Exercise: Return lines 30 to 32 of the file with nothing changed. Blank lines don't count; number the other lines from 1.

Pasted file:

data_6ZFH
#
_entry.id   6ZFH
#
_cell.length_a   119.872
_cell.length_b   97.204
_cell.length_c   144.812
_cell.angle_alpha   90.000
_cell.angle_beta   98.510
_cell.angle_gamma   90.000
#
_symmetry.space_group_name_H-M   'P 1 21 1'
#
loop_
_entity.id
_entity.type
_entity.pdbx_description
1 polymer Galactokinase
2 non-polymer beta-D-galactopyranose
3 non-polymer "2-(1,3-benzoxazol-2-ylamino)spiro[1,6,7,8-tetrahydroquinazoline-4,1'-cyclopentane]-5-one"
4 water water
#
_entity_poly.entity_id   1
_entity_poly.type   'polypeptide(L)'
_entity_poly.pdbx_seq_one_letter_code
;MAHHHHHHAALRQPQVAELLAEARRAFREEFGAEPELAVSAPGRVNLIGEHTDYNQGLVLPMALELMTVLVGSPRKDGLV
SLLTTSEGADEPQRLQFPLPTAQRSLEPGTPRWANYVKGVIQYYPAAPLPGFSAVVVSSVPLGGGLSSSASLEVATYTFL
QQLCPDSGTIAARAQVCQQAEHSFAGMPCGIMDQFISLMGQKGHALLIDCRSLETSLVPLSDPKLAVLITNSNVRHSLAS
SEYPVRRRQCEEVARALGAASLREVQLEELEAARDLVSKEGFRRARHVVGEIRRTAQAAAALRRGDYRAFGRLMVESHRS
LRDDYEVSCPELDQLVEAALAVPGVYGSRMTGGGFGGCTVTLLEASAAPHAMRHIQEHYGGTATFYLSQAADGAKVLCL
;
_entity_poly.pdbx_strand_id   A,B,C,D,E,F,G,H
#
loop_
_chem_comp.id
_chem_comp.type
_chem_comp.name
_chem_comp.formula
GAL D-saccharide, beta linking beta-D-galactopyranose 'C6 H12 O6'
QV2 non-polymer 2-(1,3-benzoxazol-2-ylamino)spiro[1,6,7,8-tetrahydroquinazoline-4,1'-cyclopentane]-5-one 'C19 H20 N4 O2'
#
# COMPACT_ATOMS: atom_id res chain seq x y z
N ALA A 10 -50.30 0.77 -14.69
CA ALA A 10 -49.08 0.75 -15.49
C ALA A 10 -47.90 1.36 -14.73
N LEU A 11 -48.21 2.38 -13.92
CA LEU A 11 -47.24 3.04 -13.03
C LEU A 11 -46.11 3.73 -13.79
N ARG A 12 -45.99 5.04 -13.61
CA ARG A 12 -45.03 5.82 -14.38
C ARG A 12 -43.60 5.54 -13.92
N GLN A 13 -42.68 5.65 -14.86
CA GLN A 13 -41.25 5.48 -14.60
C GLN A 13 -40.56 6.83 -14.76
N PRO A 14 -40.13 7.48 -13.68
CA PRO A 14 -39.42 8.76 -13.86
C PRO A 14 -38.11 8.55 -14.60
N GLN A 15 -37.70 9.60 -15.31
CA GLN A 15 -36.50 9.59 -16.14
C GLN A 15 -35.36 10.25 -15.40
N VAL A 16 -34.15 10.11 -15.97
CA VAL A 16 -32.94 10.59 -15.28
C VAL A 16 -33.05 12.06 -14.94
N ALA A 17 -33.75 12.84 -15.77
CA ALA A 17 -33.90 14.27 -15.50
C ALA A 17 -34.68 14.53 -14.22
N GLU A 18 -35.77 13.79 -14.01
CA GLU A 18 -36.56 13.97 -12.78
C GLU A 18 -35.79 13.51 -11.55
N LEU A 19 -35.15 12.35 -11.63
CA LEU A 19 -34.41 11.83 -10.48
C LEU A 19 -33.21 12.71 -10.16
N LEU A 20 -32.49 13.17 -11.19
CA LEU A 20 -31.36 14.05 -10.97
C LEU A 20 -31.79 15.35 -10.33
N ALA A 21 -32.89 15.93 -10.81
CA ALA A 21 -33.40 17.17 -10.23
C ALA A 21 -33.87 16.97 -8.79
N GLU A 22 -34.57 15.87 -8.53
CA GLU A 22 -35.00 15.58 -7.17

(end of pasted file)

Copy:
LRDDYEVSCPELDQLVEAALAVPGVYGSRMTGGGFGGCTVTLLEASAAPHAMRHIQEHYGGTATFYLSQAADGAKVLCL
;
_entity_poly.pdbx_strand_id   A,B,C,D,E,F,G,H